It is not correct to say that our boys and girls are grabbed from the other side as our stock is better and theirs are of an inferior quality. if you can set aside for a moment your varnasrama dharma criteria of superiority of our children, the partners they select are matching in education, intelligence or income. Otherwise our children would not have chosen them. And another thing I would like to tell my friends is, if your son or daughter has selected a partner from other community,You need not bend your head,put a thorthumundu over it and sit on your thinnai. It is not your fault; it has nothing to do with your way of upbringing them. My children woke up from their cradle hearing the sound of my Rudra-Chamaka recitation or crinkling sound of my harati bells but today they neither do harati nor wait for an young sumangali to come from the opposite side, to take their car out of the shed. My friend sitting in Chennai, enjoying a mouthful of Panthalam vettalai can afford that but not mine or your children. Even in India it is not possible.
One more thing I would like to remind you is that just as we have reservation to accept boys or girls from other communities,their parents too have objections. I have spoken to many parents and found that given an option, they would like to have the alliance within their own community. Some thirty years ago, I went to Kottayam to attend an intercaste marriage. The granny of the boy was almost in tears,when she hugged me with a haggard face, swallowed her saliva, addressed me as  ‘Atcho!” (It is still a mystery for me why she called me so ) and mentioned in a pathetically stammering voice that she tried to stop this wedding but could not, as her grand son was adamant .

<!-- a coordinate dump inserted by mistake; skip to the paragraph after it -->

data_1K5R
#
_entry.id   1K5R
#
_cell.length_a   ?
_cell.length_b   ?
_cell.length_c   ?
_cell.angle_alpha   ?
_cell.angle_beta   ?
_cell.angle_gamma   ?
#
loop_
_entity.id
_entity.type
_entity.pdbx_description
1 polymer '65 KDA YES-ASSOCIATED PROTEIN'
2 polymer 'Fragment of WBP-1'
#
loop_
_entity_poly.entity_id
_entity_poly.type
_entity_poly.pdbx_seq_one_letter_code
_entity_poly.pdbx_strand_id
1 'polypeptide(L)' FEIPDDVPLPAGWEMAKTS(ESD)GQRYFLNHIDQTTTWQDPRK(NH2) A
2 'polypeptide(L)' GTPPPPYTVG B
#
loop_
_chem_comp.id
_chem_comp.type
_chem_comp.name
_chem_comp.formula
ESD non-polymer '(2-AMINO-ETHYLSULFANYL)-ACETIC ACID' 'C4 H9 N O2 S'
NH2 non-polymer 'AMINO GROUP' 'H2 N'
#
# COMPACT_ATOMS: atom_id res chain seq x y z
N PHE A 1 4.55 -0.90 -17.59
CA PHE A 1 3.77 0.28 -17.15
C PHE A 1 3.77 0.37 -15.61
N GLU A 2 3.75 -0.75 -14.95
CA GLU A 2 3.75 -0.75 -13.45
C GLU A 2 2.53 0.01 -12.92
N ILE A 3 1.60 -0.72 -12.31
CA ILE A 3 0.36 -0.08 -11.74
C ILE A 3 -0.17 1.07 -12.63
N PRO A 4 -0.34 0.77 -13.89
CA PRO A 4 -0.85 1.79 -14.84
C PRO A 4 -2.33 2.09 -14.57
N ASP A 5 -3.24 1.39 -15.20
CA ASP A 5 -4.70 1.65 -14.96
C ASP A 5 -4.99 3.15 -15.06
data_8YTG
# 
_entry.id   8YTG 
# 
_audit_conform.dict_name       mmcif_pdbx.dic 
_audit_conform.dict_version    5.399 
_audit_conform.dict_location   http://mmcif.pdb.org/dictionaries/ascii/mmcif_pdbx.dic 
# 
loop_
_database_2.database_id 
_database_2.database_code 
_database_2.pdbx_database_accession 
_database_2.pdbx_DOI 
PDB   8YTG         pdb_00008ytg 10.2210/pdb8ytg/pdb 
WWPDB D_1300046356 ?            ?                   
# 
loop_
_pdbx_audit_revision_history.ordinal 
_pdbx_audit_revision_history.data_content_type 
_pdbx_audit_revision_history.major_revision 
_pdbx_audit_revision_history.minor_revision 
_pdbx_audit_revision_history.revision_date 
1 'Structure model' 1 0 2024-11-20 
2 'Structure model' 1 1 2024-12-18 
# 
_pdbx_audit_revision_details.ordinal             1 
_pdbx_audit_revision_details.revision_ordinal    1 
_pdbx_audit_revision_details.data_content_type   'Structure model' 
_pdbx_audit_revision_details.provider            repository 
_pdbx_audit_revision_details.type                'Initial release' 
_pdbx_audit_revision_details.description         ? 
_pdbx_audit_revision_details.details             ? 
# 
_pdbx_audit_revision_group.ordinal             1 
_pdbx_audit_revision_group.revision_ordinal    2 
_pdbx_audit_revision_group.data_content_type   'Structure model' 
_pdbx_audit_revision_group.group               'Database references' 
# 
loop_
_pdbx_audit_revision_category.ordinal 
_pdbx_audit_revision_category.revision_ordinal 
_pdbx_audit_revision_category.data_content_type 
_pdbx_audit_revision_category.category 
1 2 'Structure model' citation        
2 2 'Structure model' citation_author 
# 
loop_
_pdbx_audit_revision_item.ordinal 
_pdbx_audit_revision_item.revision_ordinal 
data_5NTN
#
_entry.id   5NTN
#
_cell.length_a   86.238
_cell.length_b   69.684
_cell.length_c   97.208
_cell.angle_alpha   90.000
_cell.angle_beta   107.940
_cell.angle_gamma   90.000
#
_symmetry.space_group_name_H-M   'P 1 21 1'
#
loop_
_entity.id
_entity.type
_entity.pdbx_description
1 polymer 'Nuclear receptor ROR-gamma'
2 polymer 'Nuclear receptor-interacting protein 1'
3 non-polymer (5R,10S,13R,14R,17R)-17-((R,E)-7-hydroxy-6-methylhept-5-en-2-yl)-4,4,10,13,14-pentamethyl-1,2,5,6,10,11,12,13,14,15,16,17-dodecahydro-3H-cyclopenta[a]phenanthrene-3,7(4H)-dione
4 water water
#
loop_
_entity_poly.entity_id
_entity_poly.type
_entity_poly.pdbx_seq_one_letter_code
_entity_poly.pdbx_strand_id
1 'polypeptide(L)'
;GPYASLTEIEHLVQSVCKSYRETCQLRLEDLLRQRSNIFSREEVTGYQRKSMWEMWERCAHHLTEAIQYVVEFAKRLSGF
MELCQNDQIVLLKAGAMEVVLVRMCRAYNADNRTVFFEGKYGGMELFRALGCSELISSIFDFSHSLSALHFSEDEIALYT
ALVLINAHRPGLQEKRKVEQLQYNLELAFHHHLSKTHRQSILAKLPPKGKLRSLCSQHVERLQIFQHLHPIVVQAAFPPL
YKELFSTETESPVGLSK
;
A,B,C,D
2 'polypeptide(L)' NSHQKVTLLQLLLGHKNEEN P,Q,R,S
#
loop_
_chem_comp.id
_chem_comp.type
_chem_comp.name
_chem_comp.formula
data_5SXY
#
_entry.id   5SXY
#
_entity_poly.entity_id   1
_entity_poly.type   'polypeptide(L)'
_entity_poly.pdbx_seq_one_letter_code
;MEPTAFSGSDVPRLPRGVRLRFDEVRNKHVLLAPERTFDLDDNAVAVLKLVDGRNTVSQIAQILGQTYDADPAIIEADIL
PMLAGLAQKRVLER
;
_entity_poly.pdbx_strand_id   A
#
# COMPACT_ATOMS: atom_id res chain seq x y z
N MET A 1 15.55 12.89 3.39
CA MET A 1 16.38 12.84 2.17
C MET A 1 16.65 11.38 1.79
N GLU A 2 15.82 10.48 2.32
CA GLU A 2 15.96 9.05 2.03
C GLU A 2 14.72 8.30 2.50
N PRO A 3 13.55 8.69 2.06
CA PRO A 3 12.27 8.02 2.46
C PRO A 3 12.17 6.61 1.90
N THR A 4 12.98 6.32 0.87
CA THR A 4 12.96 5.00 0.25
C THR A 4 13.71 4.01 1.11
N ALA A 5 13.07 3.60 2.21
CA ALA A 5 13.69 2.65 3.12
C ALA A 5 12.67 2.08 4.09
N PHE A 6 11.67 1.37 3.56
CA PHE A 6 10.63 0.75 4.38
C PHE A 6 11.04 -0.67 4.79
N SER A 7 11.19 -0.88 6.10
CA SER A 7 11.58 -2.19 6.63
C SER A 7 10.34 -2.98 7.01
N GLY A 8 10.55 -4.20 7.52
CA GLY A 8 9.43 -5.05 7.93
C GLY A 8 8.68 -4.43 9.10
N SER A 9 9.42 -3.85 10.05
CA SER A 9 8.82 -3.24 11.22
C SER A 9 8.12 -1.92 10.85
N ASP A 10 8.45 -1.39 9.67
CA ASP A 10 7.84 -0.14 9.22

“‘will she have the same feeling as I do, while lighting candles in front of Yeshu? Will she have the same feeling as I do, when she covers the head before prayers?’
Over an year ago, one boy related to me married a Gowder girl.The Gowder took me aside ( I don’t know why the parents are always catching me!)  and explained how hard he tried to persuade the girl to forget the boy.the women-folk too were against it. But the marriage took place. The Gowder was happy because, while taking leave of him, I gifted him a bunch of Guntur suruttu. I was also happy as I could weave a story, apart from sharing the happiness of the couple, that I did attend their wedding despite some inconveniences .
Enjoy the story,” call me to sing a kathakali song” in the below given link:
Call me to sing a Kathakali song
Love and regards,
sperinkulam
Ocala, Florida
03 June 2010
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Comments
Pattars- their faces and phrases –contd– chapter 4‏
From:[email protected] on behalf of shanti subra ([email protected])
Sent:04 June 2010 04:16AM
To:Sivasubramanian Perinkulam ([email protected]); Iyer123 ([email protected])
Dear Sivasubramanian ji
Excellent writing.  Extremely saddned to know  about the sorry state and the plight of erstwhile girls/ladies of brahmin household.  It was a curse to be born as a FEMALE in the MALE dominated brahmin community two generations up.
The ones who raised the topic of Brahmin boys not getting suitable brides or girls marrying outside the community which makes rounds for sometime now in the forum wil read this?
Now when the Female try to over come the many curses put on them by the yester year Males thru education and awareness, the MALEs who no more can over power poor FEMALES, now cry in silence to get a Wife, a Daughter-in-law.  The Egoistic MALES could not accept this down turn.  So they put the blame on the prospective brides and their mothers that they ask “what is the salary etc?”  They could not digest this? They are bewildered.
Hope the MALE bastion realises this no sooner than late and let their mothers change their outlook towards their DiLs and learn to treat them well if their sons ever get a female partner.
Kind Regards
Shanti